That's one argument bankers are trying to make to shame borrowers into staying in their underwater homes. But, apparently, more people are refusing to be shamed.
Let's face it. If you owe $225,000 on a house now worth $175,000, you have to ask yourself how much worse life can be if you walked on the mortgage. That $225,000 mortgage could be costing you as much as $2,000 per month, while you might be able to rent a comparable house for $1,200 down the street. It's pretty hard to argue that "not being a failure" is worth the extra 800 bucks a month. And if the mortgage is the albatross around your trying-to-get-debt-free neck, it may be pretty tempting to tell the bankers they can have their overpriced property back.
Sure, foreclosure isn't pretty and it can ding up your credit pretty badly, but how smart is it to overpay by 25% or more on a property? As the linked article notes, businesses do this all the time, defaulting on loans for properties that aren't worth the money anymore. I don't think those businessmen are feeling ashamed of those financial decisions.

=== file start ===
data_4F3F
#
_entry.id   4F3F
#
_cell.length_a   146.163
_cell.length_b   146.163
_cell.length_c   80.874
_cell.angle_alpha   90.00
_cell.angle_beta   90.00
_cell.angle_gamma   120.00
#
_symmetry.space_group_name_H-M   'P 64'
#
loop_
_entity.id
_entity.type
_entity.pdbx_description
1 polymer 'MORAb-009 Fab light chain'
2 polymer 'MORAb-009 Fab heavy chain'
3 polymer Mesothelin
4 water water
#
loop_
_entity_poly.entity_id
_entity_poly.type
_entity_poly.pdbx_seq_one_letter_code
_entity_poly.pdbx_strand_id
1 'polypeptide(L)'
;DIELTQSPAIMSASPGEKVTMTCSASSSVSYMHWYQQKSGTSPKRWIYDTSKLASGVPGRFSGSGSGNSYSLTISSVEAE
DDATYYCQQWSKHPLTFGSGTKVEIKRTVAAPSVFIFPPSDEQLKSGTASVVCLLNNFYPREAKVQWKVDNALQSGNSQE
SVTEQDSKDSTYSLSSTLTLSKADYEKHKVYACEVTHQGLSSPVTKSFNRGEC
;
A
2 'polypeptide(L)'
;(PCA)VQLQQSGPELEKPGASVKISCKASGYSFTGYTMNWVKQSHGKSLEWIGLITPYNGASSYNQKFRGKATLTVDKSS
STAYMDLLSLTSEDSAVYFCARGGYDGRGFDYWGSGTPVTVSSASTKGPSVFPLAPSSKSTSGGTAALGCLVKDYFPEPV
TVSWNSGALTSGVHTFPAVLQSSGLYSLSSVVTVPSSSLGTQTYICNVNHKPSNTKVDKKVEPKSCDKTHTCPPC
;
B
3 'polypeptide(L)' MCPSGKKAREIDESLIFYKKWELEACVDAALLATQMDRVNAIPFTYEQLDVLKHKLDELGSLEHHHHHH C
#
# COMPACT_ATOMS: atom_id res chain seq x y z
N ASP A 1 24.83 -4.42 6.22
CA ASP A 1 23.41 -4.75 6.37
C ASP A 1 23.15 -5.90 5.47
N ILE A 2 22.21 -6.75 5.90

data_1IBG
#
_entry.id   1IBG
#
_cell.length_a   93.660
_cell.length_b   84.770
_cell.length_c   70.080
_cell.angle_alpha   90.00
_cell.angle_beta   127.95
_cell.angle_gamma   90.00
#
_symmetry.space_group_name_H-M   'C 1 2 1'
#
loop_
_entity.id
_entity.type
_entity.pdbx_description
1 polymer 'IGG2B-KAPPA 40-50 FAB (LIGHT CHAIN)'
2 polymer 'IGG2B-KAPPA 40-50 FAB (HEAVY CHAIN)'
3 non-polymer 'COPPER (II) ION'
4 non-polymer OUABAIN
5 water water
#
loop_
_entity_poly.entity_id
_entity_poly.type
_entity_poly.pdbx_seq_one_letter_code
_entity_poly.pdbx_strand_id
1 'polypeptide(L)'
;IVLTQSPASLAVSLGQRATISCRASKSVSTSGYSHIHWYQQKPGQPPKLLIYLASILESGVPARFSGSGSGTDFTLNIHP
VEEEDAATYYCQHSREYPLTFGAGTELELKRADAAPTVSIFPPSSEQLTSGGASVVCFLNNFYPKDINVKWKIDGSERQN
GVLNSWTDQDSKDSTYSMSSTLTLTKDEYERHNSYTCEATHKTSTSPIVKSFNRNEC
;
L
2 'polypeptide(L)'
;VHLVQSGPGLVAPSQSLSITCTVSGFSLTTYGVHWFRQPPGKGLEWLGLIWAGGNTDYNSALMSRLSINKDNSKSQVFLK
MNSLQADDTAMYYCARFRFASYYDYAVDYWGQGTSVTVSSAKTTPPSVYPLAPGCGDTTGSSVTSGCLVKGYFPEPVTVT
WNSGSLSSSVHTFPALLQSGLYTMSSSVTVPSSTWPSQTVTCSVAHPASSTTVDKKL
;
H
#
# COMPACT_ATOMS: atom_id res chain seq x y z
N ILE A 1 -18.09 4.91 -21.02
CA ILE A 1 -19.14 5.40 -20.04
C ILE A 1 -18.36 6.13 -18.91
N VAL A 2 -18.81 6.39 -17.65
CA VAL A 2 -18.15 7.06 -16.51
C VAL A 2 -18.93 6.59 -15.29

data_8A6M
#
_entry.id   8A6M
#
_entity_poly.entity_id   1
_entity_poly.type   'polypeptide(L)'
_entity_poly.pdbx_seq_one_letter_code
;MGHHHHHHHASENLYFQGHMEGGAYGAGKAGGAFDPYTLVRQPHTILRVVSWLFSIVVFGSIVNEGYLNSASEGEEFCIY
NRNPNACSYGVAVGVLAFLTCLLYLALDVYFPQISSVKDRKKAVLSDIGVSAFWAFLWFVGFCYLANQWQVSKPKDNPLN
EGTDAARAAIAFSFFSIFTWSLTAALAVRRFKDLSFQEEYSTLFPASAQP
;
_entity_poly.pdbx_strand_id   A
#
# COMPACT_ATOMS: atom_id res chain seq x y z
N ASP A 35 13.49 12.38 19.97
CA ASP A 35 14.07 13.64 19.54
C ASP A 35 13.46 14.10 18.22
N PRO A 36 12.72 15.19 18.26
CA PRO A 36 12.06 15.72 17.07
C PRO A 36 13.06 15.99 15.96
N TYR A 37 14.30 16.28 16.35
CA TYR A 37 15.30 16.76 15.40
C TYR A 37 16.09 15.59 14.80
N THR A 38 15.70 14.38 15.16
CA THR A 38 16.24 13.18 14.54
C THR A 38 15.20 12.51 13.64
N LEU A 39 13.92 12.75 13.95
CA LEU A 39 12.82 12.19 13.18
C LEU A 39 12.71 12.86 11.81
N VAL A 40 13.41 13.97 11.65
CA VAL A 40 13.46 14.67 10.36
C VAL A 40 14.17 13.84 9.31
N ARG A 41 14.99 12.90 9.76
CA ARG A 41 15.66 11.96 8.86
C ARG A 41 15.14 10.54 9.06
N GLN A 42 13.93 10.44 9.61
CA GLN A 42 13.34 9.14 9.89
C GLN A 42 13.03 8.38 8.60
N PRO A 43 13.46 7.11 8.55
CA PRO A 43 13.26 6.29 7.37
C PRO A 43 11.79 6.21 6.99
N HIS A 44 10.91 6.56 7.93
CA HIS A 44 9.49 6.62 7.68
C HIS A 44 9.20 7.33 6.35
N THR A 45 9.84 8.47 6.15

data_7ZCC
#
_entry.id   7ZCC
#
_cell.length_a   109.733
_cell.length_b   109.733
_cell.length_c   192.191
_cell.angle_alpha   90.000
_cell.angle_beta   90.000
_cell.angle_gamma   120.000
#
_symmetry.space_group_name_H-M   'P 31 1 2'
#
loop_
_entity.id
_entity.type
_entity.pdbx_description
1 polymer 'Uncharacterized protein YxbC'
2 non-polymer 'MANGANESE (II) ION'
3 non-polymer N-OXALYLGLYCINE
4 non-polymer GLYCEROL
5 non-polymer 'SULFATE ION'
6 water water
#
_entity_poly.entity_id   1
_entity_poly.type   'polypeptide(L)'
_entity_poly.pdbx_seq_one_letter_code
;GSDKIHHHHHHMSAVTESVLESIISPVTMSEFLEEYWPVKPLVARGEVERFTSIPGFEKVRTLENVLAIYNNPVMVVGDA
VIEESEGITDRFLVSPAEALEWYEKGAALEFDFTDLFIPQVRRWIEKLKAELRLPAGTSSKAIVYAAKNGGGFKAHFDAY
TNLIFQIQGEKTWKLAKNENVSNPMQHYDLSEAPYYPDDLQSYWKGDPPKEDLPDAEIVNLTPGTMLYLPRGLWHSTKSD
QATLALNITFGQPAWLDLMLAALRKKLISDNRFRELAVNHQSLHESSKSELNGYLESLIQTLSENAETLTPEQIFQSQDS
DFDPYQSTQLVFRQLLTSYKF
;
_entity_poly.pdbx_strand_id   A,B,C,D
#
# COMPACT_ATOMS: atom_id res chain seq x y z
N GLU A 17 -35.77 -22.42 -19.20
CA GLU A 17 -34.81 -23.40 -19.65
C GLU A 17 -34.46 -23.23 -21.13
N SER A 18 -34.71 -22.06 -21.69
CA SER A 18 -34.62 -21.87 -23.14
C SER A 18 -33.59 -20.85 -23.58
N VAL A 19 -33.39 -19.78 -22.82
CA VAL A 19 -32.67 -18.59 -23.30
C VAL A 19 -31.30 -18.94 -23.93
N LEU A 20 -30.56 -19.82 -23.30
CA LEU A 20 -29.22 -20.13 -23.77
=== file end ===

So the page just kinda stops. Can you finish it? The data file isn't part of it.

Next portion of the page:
I'm not advocating backing the U-Haul in your driveway and leaving the bank high and dry regarding your mortgage. But the fact that so many banks are putting onerous fees on loan renegotiations means they don't want you to work out a deal on your home. Under those circumstances, it's hard to have any sympathy for the bank that gets stuck with tons of bad loans.
Friday, January 08, 2010
Posted by sharon at 8:56 AM